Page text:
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Willow (1988)

You can add Willow to that long list of fantasy films from the eighties that I never cared to see at the time, and like most of them, it turned out to be more entertaining than I expected. Directed by Ron Howard from a story by its producer, George Lucas, it’s a movie that many people I’ve known have seen and enjoyed. Glad to see they weren’t wrong.

But our kid… he completely loved this. It’s a movie with lots of chasing and lots of fighting and he loved them all, especially a scene where Warwick Davis and Val Kilmer – and the baby that they’re protecting – are rocketing down a snow-covered mountain on a runaway sled. There’s also a recurring gag about a sorceress who was transformed into a rodent many years ago, and Willow’s attempts to reverse the spell just results in her changing into different animals. That went over extremely well.

The sorceress had been stuck in that body by the evil magic of a wicked queen played by Jean Marsh. She had been Princess Mombi in Return to Oz a couple of years before and would play Morgaine Le Fay the following year; I suppose this was Marsh’s Witch Period. Marsh has kind of a one-note character, though. The heroes, led by Davis and Kilmer, along with a couple of three inch-high “brownies” and, once she decides to betray her evil queen mother, Joanne Whalley, are much, much more interesting. This isn’t a movie for those of us who like compelling villains, but the swordfighting, mayhem, and wit are good enough.

I was also surprised by how dark this film starts. Our heroes are protecting this baby because a prophecy says that she’ll overthrow the evil queen, and before the titles have finished, the mother is executed and the midwife who spirited her away is eaten by wild dogs. The baby floats far downstream to a village of little people – the great Billy Barty is the village’s wizard and apparent leader – and eventually, the villagers decide that they need to find some humans to whom they can return this kid. Since Willow and his family found the child, he gets tasked with taking it to the Daikini (humans), before any more wild dogs get its scent and rampage through their homes.

I was pleased that I was able to predict just one single thing this movie did. Granted, I really try not to spend any little gray cells on guessing where stories will go the first time that I watch a film, as I prefer to be caught up and taken for a ride, but I figured the guy with the skull helmet was going to kill the guy with the beard, and that was it. At one point, a spell goes awry and there’s a monstrous, two-headed fire-breathing thing that Ray Harryhausen would have found acceptable raining nine kinds of hell on an army of evildoers, and I couldn’t have been happier. I’d say that was two hours well spent, but our son says that was two of the most awesome hours ever.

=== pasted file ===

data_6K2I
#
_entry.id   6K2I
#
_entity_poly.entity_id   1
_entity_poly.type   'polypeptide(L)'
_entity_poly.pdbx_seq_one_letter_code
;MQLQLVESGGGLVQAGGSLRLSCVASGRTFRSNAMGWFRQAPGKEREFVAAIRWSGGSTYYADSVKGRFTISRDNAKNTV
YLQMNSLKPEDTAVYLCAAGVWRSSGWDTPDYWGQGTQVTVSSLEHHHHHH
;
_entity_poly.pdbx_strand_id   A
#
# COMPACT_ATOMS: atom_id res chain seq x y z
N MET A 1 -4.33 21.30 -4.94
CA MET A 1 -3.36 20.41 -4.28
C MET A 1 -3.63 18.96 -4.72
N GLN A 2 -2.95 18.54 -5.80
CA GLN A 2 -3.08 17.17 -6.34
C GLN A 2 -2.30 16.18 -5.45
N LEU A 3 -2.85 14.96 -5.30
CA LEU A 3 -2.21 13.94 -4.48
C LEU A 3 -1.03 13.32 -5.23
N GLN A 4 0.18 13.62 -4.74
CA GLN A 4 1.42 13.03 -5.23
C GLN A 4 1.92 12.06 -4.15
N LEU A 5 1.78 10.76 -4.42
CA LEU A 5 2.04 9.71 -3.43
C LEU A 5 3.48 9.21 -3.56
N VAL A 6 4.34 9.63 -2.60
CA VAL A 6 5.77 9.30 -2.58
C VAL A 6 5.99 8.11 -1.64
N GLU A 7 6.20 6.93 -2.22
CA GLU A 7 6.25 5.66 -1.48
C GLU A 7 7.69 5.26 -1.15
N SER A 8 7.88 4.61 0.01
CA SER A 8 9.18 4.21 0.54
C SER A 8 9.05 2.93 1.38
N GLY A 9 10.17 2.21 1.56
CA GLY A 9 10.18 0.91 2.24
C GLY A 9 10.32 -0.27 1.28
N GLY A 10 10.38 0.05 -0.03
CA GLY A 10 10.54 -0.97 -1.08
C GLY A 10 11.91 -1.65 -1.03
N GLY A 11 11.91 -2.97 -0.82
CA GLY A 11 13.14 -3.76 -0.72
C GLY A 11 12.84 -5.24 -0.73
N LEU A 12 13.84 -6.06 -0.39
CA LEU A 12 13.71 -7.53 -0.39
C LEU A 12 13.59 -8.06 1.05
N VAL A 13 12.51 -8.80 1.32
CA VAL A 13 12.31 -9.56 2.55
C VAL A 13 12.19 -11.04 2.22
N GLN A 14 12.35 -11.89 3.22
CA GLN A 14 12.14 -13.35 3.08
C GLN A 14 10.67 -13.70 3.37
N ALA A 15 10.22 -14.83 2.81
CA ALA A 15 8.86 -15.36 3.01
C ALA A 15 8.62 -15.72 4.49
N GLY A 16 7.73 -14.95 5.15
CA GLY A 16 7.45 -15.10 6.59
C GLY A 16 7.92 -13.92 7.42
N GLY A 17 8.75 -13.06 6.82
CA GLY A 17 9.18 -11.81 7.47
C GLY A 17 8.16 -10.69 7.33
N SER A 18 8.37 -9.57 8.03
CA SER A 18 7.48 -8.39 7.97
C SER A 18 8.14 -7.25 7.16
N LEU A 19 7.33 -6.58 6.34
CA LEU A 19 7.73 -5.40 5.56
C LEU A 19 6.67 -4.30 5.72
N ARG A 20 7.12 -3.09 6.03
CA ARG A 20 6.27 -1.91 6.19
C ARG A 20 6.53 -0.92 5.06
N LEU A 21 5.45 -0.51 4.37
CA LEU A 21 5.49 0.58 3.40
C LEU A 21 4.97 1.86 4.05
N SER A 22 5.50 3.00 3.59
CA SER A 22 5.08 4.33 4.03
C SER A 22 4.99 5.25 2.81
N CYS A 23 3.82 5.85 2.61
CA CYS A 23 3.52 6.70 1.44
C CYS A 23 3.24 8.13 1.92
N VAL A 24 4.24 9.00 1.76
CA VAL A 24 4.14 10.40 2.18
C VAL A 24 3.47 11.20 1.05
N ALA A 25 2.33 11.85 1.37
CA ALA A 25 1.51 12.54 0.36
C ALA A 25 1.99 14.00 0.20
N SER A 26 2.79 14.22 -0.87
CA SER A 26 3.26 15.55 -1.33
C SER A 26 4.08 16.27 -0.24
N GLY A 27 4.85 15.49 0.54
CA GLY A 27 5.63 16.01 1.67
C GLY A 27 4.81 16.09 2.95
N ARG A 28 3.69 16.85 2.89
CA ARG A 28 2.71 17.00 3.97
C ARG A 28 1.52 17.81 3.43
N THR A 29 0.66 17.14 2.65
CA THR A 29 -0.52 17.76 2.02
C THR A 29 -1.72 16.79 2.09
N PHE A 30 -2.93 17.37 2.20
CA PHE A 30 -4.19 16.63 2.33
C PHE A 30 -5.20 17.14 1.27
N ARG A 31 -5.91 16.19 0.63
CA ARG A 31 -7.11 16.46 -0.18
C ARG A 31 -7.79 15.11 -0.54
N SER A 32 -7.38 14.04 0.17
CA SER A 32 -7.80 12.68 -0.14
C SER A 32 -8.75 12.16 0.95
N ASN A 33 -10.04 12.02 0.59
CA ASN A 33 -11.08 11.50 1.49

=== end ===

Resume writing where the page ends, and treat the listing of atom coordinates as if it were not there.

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The Twilight Zone 2.19 – Mr. Dingle, the Strong

This blasted son of mine watched the Batman story “Fine Finny Fiends” literally three days ago and he still didn’t recognize Burgess Meredith, who made his second Twilight Zone appearance in this delightful little comedy. I figured he was due something light after the last two super-creepy episodes of the show, and since rain killed our hiking plans this afternoon, it’s a good day to sit around and watch a little classic TV.

While Meredith and Don Rickles are the most recognizable faces in this cast, there’s a deep bench of character actor talent in this story. James Milhollin, Michael Fox, and Eddie Ryder are also in this story, although sadly it was the final part for Douglas Spencer, who died before the episode was first broadcast. That’s Spencer above as the Martian’s left head and arm, turning a ray on the incompetent vacuum cleaner salesman Mr. Dingle, giving him the strength of three hundred men. Dingle is another of Rod Serling’s quiet and well-read everymen. We learn little about Dingle beyond his poor salesmanship and his appreciation of Abner Doubleday. A similar production today would probably have the Dingle character more familiar with a tawdry reality show than the alleged origins of baseball.

The sight gags are really quite funny in this episode, with some clever special effects and cute ideas for how Dingle will demonstrate his new Samson-like powers. Naturally, he wastes this gift, but there’s a cute little twist in the end and he gets a fabulous vocabulary. If you enjoyed Meredith’s command of seventy-five cent words as the Penguin, the audiences of 1961 got a sneak preview of it at the end of this story!

We were also amused by the very, very end of this story. Most of the episodes on the “Complete Definitive Collection” DVD contain the original sponsor tags and quick reminders to check out other CBS programming “on most of these stations,” often advertising CBS’s flop sitcom My Sister Eileen. This one, though, contains a blurb for The Andy Griffith Show, which debuted that season (1960-61). I told our son that the little boy in the boat is Ron Howard, the man who directed the next Star Wars movie, and he just fell over.

Huh. We’ve got seven movies to watch before Solo is released. Probably better get started on those.

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